“The lads won’t talk about it. We never have done. We never will. It’s in everybody’s head. It’s a constant in your head. Previously you couldn’t wait to drive in in a morning. That all changed. Something was sucked out of us. It’s always going to be on your brain, in your head. But at the same time, you’ve got to add on the players situation. If you keep on replacing Kevin Keegan with Kenny Dalglish and Ian Rush with Robbie Fowler and so on eventually it’s going to stop and unfortunately it stopped in a big way in the early 90s.”
On Saturday, Nicol will return to Anfield “for the first time in ages” to watch Liverpool play Leicester City, the Premier League champions. A flying visit to Merseyside from Connecticut, USA, where he lives and works for ESPN, has coincided with the unveiling of his former club’s redeveloped Main Stand and the event will allow him to renew acquaintance with old surroundings and old friends. Representatives of the Hillsborough families will be attendance and Nicol, who was the first player approached by referee Ray Lewis when the 1989 FA Cup semi-final between Liverpool and Nottingham Forest was brought to a halt, cannot hide his admiration for the way they have conducted themselves for the past 27 years.
“I don’t know how they’ve managed to keep their mouths closed and go about it the right way for so long. I don’t know whether I could’ve done that if it was my kid. Somewhere down the line you would’ve lost it, somebody would’ve got it,” he says. “How they’ve managed to control themselves for so long when it’s so blatant what’s gone on. You cannot imagine the frustration, going to bed every night knowing someone is there looking at you and lying through their teeth. I don’t know what you’d want to do to them but how they did that I have no idea. To stay as calm and focused and to get to the end of it……..I just don’t know.”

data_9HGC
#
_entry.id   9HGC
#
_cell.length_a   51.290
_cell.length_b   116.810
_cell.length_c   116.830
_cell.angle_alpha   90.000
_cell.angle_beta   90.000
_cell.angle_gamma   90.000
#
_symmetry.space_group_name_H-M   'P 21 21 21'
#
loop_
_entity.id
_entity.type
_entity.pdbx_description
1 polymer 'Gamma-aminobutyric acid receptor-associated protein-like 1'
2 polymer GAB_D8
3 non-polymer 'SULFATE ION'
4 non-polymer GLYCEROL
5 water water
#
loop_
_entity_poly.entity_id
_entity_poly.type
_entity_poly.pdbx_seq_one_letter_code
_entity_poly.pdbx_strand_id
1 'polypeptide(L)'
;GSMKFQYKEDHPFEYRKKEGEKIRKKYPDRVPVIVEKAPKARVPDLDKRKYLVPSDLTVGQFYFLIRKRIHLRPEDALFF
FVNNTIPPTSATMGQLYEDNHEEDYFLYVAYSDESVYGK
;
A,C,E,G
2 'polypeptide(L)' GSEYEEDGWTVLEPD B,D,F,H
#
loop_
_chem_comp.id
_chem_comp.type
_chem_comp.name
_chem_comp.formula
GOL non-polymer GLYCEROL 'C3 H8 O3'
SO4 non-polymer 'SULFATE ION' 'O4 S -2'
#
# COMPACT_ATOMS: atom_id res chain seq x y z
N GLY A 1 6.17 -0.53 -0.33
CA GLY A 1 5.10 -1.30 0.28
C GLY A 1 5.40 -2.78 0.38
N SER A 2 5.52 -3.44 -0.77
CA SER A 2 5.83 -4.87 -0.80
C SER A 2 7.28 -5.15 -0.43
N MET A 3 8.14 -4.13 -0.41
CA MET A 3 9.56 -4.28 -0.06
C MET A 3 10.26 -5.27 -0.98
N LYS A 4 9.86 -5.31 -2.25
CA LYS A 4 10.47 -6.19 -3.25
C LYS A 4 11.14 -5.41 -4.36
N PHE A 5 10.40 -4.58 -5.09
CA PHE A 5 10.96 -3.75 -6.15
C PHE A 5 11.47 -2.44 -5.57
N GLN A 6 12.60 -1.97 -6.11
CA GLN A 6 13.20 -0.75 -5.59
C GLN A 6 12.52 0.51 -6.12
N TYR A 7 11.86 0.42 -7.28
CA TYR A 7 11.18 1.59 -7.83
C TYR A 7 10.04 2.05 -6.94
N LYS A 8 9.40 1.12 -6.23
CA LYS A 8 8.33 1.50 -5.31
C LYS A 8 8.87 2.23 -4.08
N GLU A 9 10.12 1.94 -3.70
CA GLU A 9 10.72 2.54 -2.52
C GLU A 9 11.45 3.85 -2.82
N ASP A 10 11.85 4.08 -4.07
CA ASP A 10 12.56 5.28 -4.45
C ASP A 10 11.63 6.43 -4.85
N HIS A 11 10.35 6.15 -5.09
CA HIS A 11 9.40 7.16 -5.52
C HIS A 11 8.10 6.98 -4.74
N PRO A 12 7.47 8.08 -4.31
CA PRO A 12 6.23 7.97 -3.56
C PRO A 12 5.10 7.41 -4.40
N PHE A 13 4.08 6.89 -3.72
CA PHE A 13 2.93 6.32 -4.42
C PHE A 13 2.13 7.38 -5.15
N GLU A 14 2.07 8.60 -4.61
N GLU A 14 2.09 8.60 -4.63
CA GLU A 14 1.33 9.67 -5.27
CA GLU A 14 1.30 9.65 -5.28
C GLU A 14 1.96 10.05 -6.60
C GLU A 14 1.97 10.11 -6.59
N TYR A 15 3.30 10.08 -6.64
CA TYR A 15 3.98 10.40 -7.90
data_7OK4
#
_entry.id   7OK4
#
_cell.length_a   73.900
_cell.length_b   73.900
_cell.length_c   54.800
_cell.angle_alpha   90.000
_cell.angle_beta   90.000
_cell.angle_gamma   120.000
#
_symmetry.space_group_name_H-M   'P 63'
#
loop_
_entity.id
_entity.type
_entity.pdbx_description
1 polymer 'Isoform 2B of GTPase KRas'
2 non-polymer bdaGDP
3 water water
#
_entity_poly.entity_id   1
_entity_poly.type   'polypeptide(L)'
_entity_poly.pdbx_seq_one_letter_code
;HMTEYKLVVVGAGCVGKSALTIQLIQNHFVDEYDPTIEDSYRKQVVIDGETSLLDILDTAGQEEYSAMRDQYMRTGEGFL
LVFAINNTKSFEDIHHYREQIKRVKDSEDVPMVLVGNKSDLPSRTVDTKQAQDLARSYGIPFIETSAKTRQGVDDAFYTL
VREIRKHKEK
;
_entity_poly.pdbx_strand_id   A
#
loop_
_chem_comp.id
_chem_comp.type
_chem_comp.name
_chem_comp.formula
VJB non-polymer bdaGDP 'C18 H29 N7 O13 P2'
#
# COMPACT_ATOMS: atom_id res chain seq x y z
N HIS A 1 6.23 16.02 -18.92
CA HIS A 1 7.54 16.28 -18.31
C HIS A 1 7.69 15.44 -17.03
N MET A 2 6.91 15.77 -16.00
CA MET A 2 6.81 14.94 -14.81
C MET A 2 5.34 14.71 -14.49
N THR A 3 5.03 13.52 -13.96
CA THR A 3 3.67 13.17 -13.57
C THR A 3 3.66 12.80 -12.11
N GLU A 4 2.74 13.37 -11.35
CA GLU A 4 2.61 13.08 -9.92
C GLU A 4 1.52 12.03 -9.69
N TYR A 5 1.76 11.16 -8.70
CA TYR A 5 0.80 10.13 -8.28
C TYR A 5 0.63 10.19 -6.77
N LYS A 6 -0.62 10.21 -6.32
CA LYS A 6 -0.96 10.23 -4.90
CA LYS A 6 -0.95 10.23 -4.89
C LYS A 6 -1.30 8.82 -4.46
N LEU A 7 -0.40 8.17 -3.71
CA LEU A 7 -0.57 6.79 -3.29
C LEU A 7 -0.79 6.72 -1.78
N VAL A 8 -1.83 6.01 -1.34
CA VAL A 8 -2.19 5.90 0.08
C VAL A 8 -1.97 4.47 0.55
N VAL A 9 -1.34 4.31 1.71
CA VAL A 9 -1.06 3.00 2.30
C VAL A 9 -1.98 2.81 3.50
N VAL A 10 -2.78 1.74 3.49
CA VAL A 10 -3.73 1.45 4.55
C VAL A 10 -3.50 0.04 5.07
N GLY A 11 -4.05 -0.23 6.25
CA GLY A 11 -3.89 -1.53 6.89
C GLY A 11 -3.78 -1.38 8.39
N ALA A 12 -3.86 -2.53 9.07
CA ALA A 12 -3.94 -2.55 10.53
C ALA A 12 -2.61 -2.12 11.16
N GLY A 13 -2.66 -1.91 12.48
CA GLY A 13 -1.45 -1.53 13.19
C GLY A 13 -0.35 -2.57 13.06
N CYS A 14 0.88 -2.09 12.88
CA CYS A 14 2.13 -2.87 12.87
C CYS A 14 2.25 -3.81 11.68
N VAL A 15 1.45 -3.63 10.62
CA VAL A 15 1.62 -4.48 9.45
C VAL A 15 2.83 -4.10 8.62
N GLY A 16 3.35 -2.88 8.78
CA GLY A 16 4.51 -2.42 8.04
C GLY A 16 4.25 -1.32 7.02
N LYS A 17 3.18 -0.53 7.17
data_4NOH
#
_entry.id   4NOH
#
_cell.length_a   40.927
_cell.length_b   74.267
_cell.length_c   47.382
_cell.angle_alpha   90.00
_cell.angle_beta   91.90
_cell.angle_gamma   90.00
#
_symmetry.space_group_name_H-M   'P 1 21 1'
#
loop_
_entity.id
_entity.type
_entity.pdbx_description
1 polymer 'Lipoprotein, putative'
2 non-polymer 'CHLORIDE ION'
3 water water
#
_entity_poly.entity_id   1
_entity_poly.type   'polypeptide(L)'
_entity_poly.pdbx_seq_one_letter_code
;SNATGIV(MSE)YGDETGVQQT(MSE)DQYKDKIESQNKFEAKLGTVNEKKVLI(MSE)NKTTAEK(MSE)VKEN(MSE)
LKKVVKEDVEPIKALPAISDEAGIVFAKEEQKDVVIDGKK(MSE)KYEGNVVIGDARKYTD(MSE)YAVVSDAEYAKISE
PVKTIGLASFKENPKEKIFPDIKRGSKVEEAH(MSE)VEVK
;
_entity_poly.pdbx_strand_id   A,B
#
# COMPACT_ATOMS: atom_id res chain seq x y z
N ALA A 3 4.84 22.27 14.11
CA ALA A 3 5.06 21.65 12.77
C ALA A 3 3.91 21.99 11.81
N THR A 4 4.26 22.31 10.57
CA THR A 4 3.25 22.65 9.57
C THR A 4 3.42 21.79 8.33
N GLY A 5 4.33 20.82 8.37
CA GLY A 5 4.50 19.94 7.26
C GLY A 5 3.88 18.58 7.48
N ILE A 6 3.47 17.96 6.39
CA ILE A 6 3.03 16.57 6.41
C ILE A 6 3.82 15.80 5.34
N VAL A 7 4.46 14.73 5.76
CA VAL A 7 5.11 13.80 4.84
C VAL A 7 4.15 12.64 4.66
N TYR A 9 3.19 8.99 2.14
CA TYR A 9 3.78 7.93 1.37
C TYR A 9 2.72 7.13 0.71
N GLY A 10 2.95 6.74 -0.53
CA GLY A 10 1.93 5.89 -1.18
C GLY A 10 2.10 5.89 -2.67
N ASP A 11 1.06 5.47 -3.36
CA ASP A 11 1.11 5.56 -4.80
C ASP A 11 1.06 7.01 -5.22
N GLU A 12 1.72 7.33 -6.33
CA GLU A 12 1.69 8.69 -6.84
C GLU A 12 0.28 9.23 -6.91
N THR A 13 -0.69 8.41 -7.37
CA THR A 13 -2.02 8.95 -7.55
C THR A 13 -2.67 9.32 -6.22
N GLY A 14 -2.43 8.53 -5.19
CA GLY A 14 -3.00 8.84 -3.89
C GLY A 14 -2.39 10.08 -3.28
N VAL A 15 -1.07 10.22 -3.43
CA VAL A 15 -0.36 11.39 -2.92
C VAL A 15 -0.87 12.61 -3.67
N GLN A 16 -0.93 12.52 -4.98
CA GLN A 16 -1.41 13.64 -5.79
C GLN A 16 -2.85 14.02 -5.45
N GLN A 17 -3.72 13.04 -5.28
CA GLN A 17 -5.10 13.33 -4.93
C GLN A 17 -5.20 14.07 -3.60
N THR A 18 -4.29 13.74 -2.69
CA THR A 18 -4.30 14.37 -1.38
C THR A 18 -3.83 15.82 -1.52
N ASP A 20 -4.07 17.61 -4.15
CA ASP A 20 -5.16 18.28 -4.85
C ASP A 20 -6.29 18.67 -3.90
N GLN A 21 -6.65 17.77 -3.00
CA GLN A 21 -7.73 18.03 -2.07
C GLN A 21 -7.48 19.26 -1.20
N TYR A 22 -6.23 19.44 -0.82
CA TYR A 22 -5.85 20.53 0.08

All of which puts Liverpool’s ongoing wait for the league title in the starkest perspective imaginable but football remains as important on the banks of the Mersey as it did in the days when Nicol played there and he is hopeful that a new era of success could begin under Jurgen Klopp.
“He reminds me of a Kenny and Bob,” the former Scotland international says. “He’s straight to the point. He knows what he’s talking about, he knows his football. If they get him good players he’ll get them playing. There’s none of the bullshit speak of some managers today.
“He still needs more players. They score goals, you can’t argue with that, but they need to keep them out. I’m not sold on a couple of the centre backs and they could do with a new left back.”